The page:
Are scorecards or other pro-forma metrics used for ISO 50001 and SEP? What level and frequency of management review is appropriate or required for ISO 50001 and Superior Energy Performance?

The DOE’s Energy Management Toolkit includes the eGuide for ISO 50001 that contains forms, checklists, templates, and examples for developing and implementing an ISO 50001-based EnMS. Organizations new to energy management can use the DOE eGuide Lite to learn about the basics of better energy management. The eGuide Lite teaches organizations the basics of better energy management including understanding what kinds of energy they use, how they use it and how much of it they use. The eGuide Lite will also help organizations improve their understanding of energy costs and increase their awareness of options to reduce energy consumption. The eGuide Lite is based on the "learn-by-doing" model, and organizations that use this module will be guided through the steps of implementing basic energy management. The goal is that organizations that use this module will identify, plan and initiate sustainable energy improvements.

The Toolkit does not include scorecards for ISO 50001, but does have an industrial facilities scorecard and a plant energy profiler (PEP) tool to facilitate identification of energy consumption and energy-using applications. The PEP provides users with a customized, printable report that shows the details of energy purchases, how energy is consumed, potential cost and energy savings, and a list of next steps that can be followed to save energy.

One important new tool under development is the Strategic Energy Management checklist that organizations will be able to use to perform a gap analysis of their energy management program relative to ENERGY STAR, ISO 50001 and SEP. This tool is intended to help an organization understand its energy management maturity and assess their starting point with respect to ISO 50001 and SEP. The checklist will help organizations identify the next steps it needs to take in order to reach higher levels of energy management maturity and it can be accessed in the toolbox on the new SEP website.

SEP includes a scorecard for plants that seek certification under the ‘Mature Pathway.’ The SEP Industrial Facility Best Practice Scorecard assesses the maturity of a facility’s EnMS and offers credits for EnMS activities, processes, or procedures that are “above and beyond” ISO 50001 requirements. The scorecard’s guidance provides details about the credits and approaches that can be implemented to achieve them.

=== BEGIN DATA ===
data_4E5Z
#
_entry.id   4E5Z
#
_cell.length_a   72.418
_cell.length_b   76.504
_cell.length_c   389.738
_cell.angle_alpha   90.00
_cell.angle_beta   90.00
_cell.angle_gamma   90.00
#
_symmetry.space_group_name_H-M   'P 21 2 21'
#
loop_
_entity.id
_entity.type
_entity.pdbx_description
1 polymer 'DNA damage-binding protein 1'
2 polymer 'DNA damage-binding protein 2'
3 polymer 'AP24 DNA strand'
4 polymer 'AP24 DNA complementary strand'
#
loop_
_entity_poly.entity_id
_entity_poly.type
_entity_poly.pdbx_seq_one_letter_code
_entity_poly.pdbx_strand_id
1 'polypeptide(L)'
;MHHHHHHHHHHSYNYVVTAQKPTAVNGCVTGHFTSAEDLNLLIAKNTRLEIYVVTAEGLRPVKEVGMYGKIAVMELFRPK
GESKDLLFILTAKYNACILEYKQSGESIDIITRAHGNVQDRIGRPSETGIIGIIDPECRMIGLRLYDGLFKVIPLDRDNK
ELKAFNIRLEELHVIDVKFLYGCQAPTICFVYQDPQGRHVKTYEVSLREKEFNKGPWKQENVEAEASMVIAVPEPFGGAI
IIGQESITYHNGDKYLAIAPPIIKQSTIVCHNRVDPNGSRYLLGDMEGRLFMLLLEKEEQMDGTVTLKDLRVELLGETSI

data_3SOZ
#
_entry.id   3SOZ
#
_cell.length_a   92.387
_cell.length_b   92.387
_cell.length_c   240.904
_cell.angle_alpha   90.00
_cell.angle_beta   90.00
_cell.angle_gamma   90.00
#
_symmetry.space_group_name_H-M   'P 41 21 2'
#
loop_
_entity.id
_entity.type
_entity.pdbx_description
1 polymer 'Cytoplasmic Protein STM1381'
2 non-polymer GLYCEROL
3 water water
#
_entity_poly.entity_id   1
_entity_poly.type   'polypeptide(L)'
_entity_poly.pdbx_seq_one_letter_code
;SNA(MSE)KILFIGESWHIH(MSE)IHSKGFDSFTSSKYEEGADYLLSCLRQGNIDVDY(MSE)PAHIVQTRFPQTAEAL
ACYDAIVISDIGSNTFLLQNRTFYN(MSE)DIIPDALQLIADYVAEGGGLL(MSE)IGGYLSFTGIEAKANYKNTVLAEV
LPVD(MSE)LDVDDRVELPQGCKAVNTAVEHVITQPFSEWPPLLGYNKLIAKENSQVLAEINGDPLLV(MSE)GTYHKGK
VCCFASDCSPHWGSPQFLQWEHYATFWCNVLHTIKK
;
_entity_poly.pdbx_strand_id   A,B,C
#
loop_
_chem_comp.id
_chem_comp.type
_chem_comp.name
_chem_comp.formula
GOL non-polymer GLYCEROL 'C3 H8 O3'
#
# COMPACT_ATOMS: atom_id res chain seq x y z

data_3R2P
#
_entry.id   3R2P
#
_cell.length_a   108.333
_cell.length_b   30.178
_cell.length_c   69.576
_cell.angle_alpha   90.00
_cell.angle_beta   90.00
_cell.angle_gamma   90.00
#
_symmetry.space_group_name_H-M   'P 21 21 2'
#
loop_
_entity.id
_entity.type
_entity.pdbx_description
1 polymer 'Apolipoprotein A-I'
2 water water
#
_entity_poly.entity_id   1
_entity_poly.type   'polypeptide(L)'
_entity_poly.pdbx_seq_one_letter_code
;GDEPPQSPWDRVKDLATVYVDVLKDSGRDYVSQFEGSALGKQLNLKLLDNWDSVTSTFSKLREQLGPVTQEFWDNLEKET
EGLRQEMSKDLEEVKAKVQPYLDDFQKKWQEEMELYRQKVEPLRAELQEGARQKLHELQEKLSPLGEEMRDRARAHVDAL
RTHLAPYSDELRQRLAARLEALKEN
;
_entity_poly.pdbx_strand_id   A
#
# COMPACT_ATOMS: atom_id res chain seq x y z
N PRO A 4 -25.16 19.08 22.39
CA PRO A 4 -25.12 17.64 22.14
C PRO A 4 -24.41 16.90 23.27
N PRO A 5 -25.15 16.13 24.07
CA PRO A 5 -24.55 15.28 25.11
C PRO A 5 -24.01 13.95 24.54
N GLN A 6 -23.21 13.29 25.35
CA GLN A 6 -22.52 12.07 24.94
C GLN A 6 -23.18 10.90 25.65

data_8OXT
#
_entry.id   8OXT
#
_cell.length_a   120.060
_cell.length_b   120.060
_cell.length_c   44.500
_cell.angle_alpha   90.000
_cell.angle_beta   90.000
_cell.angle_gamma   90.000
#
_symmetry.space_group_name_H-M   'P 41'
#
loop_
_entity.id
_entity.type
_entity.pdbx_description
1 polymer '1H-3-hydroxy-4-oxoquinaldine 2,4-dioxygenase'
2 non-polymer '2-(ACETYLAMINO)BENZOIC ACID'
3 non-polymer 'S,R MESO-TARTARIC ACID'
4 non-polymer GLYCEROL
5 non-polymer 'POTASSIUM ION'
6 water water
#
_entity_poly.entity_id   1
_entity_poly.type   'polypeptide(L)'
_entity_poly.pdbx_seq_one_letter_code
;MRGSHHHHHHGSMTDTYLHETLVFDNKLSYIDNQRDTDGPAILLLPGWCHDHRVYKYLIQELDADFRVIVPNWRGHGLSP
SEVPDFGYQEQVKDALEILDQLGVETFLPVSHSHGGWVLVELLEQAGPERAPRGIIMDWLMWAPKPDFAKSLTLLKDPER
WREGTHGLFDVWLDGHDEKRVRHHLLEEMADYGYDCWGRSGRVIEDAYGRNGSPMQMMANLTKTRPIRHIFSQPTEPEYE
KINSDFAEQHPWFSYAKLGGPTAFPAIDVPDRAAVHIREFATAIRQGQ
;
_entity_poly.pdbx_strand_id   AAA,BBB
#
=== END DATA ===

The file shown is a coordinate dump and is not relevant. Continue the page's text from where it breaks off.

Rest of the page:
Management review and regular evaluation of progress towards the establishment of an EnMS is important to ensure the progress and effectiveness of an organization’s energy management initiative. The frequency of management reviews will depend on each organization, but in general, organizations conduct management reviews/briefings every three months during the process of establishing the EnMS. Once the ISO 50001 audit has been passed successfully, annual reviews suffice. The management reviews also allow senior management to:

  • Gauge the effectiveness of implemented energy efficiency projects,
  • Make informed decisions about future energy projects,
  • Reward individuals and teams for accomplishments, and
  • Document additional savings opportunities as well as non-quantifiable benefits that can be leveraged for future initiatives.

After reviewing the energy performance data, the next step is to understand the factors affecting the results as well as the additional benefits of the energy efficiency improvement projects. The management review should examine the effectiveness of the energy manager’s action plan and document the activities and projects that were successful to share throughout the organization. If goals were not met, the review should try to determine the cause and decide what corrective or preventive actions should be taken.

Some key steps in reviewing the action plan include:

  • Getting feedback and ideas on the plan from the energy team, implementation staff, consultants and other departments,
  • Gauging awareness in employee and organizational awareness of energy issues,
  • Identifying critical factors that contributed to achieving or missing targets,
  • Quantifying side benefits arising from energy management activities such as reduced maintenance needs, productivity improvements and better public/community relations.

The action plan review involves an important time commitment, but has many advantages:

  • Develops insight for new actions such as participating in programs or upgrading technologies,
  • Helps avoids replication of failures by identifying activities that were not as effective as expected,
  • Enables assessment of the usefulness of feedback loops and other administrative tools to ensure good management and evaluation,
  • Provides staff the opportunity to contribute to and understand the process of energy management, and
  • Provides specific success stories and financial results to communicate to stakeholders inside and outside the organization.